Indeed, we have a recipe for a new speculative bubble. If you are remembering back to the Dot.com crash in 2000, you’ve got a good memory. Before it was over, the NASDAQ index crashed 78%.
The Robinhood traders
They call them the Robinhood traders, based off a new mobile phone trading app company that offers fractional shares. Sure, buy a piece of a stock for $1, $15 or whatever you’ve got.
In recent months, equity inflows are at seven times their pre-Covid levels, to nearly $3 billion a day, CNBC reported on June 11.
Warning: They have no idea what they are doing
This new breed of day traders is creating chaos in the stock market. Trading off apps on their cell phones. With no knowledge of markets, fundamentals, or valuations, these day traders are trading on whims, ticker symbols that sound familiar and have driven two companies in bankruptcy up over 300% in days.
Just a couple of weeks ago, an obscure Chinese online real estate company’s American depository shares (ADSs) skyrocketed 1,250% intraday before closing 400% higher. The reason?
The company name – FANGDD Network – was similar to the acronym FAANG, which refers to the high-flying technology stocks: Facebook, Apple, Amazon, Netflix and Google.
Yep. The day traders jumped on the bandwagon and bought an obscure Chinese company because they mistakenly assumed by the ticker that it related to U.S. tech stocks.
The speculators are running the stock market show right now.
Hint. This won’t end well.
Indeed, the recent 1,800 point sell-off in the Dow warned of what could lie ahead.
Retail investors are often called the “dumb” money, while institutional traders – Wall Street pros – are called the smart money.
What are smart money investors saying now?
The day trading boom pushed stock market euphoria to its highest levels in 18 years. Citi’s research team warned in early June, that the bank’s Panic/Euphoria model hit its highest euphoria reading since 2002. What does that imply? A 70% plus probability of a down market in the next 12 months, Citi’s chief U.S. equity strategist said.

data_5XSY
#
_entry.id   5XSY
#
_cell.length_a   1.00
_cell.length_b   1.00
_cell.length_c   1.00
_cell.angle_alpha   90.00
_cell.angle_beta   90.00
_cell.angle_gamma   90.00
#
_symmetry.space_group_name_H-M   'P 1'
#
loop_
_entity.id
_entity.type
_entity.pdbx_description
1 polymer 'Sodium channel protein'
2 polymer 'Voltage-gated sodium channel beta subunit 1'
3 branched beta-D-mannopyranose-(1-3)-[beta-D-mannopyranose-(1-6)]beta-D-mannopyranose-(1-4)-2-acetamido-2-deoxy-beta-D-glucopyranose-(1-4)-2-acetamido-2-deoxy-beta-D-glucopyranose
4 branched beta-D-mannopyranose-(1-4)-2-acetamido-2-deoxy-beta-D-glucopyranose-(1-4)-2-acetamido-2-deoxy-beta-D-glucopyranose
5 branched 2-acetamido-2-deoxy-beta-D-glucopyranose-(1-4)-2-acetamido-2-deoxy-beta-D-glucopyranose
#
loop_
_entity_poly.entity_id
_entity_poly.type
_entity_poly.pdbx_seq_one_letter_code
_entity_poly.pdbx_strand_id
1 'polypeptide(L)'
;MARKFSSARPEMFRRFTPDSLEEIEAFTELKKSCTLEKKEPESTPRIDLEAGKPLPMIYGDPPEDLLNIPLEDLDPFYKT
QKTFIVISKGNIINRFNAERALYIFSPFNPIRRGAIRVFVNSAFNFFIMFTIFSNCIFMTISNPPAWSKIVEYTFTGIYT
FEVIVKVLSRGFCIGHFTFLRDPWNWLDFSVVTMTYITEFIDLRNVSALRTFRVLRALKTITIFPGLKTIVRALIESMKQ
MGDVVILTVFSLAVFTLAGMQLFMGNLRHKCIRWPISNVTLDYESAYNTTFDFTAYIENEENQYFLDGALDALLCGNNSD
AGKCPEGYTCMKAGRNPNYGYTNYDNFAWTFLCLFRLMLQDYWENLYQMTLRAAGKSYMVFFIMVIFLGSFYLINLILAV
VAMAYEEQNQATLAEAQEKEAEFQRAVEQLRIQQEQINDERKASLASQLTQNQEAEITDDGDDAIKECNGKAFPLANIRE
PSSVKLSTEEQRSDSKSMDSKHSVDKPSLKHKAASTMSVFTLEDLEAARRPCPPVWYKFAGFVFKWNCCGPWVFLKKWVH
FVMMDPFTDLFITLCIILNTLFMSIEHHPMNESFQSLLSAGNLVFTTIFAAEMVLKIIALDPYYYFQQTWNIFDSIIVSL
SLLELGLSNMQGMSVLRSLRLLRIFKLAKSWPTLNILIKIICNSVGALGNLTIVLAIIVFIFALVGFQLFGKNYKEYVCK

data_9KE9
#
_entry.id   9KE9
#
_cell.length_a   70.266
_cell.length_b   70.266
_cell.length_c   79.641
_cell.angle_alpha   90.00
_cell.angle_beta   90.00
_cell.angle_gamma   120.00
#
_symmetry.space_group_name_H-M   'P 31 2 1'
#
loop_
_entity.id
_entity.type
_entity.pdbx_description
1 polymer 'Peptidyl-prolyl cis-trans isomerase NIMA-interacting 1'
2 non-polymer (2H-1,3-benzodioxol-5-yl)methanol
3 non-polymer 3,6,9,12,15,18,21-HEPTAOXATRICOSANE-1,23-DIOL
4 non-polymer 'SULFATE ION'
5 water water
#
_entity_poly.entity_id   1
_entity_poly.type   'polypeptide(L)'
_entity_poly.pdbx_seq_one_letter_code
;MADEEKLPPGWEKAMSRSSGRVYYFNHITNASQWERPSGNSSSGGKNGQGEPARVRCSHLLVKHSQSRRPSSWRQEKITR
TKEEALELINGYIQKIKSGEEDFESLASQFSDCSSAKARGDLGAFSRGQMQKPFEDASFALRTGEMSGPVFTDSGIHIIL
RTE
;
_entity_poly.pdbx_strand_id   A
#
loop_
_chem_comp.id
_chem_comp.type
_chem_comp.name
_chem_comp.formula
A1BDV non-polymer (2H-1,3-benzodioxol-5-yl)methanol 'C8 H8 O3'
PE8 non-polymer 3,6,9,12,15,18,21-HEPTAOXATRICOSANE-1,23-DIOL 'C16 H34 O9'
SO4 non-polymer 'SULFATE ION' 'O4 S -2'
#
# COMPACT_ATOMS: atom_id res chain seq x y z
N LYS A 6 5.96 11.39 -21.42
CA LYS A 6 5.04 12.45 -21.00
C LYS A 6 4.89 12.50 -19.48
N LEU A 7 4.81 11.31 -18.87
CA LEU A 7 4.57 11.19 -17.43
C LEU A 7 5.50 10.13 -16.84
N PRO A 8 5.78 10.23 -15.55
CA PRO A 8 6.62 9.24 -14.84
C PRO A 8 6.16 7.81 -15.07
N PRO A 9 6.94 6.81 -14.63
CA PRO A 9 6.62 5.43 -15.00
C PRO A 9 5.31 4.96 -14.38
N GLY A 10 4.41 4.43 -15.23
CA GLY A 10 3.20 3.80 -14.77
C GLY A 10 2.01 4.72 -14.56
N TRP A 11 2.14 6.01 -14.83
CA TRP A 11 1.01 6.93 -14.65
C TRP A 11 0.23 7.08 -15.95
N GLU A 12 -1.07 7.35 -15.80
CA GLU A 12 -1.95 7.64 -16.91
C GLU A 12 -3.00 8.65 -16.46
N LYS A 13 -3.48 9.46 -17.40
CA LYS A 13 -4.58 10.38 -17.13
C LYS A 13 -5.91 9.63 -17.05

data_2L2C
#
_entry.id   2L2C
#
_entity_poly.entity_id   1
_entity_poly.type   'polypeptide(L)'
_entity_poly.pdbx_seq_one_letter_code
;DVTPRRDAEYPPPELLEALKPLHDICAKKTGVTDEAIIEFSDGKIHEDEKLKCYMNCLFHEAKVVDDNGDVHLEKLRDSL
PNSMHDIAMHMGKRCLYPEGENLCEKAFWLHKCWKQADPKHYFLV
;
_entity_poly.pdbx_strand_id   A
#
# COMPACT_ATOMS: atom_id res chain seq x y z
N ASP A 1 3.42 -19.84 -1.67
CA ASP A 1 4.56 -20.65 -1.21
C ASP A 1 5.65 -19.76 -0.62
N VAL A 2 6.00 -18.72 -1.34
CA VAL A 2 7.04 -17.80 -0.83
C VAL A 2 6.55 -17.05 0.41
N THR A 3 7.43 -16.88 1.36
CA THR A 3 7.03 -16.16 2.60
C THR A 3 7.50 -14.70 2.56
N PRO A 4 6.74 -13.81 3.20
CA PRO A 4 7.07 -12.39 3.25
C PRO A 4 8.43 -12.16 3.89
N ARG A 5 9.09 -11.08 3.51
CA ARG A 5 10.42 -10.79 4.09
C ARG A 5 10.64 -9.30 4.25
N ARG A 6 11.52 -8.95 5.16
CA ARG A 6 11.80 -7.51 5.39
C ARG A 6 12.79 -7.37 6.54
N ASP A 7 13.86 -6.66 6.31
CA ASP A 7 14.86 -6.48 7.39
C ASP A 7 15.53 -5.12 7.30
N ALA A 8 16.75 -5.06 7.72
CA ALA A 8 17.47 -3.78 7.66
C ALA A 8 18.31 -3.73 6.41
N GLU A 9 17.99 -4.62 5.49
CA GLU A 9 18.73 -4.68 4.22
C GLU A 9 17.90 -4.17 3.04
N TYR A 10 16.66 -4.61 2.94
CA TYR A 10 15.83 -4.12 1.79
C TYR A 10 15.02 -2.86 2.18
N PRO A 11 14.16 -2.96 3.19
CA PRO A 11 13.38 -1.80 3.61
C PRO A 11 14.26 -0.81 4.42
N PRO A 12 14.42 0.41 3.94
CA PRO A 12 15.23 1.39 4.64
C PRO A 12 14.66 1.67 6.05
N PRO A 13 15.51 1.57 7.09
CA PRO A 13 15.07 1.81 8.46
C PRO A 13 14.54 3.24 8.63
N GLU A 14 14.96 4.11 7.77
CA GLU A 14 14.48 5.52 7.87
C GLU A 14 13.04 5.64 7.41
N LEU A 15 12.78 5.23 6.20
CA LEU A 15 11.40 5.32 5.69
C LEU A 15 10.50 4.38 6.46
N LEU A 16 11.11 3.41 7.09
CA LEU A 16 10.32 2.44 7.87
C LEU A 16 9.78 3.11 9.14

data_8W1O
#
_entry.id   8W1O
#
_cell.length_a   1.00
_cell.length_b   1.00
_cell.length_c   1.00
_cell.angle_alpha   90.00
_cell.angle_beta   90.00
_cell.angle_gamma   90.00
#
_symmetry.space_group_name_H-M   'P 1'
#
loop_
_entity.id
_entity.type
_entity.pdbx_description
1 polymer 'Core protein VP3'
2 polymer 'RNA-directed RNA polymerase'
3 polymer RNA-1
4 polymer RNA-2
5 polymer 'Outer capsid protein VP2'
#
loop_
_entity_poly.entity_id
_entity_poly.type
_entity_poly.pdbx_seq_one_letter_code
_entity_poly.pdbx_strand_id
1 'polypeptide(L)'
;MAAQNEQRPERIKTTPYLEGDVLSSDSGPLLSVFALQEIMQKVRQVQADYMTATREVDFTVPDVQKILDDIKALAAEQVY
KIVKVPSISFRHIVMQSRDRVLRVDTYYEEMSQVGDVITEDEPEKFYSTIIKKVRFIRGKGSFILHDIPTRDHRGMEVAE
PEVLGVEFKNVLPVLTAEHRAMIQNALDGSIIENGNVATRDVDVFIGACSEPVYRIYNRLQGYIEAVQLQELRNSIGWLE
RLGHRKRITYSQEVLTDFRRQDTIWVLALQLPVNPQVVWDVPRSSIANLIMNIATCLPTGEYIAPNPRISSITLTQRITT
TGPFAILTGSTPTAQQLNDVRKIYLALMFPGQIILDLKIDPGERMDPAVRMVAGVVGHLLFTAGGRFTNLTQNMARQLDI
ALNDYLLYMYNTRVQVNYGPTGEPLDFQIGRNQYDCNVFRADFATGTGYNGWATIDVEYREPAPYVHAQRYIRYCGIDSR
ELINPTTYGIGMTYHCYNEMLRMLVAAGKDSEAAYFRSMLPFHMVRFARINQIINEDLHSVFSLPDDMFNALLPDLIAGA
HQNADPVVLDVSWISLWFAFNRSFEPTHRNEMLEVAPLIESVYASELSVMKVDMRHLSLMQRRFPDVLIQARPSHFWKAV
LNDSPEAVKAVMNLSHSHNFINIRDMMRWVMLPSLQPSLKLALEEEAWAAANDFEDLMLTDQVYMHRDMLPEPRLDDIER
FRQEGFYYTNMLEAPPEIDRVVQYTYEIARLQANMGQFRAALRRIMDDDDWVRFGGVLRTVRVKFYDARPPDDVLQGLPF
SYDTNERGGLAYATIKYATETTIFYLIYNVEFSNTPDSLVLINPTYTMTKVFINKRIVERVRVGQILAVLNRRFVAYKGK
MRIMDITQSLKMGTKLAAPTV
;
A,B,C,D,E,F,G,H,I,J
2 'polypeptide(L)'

Rely on Gold
Now is the time for you to prepare your portfolio!
Take advantage of the safety, security and diversification properties of physical gold. Gold is already up 15% this year, with smart money investors forecasting new all-time highs within a year.
Gold is your safety net in all types of storms. This new speculative bubble in stocks is looming like a black cloud on the horizon. The bubble will burst. They always do. Take out an insurance policy now to protect your wealth now by increasing your allocation to physical gold. Remember the NASDAQ fell 78% from 2000-2002. You can prepare now for whatever lies ahead.
Fed to the Rescue. Again.
You may have heard the saying, “Don’t Fight the Fed.”
Last week, the Fed once again turned fear into greed and boosted stocks with an unexpected announcement that it will start buying individual corporate bonds.
Whatever it takes. Yes, indeed.
No matter the future cost, the Fed valiantly continues to support the bubble in risky assets, known as the stock market.
No matter how far the stock market valuations differ from the underlying economic picture, the Fed is all in, willing to do whatever it takes to keep the stock market and liquidity train running.
Until they can’t.
Jeffrey Gundlach, founder and chief executive of DoubleLine Capital, warned recently about the inability of “Superman” Fed Chairman Jerome Powell to save the stock market.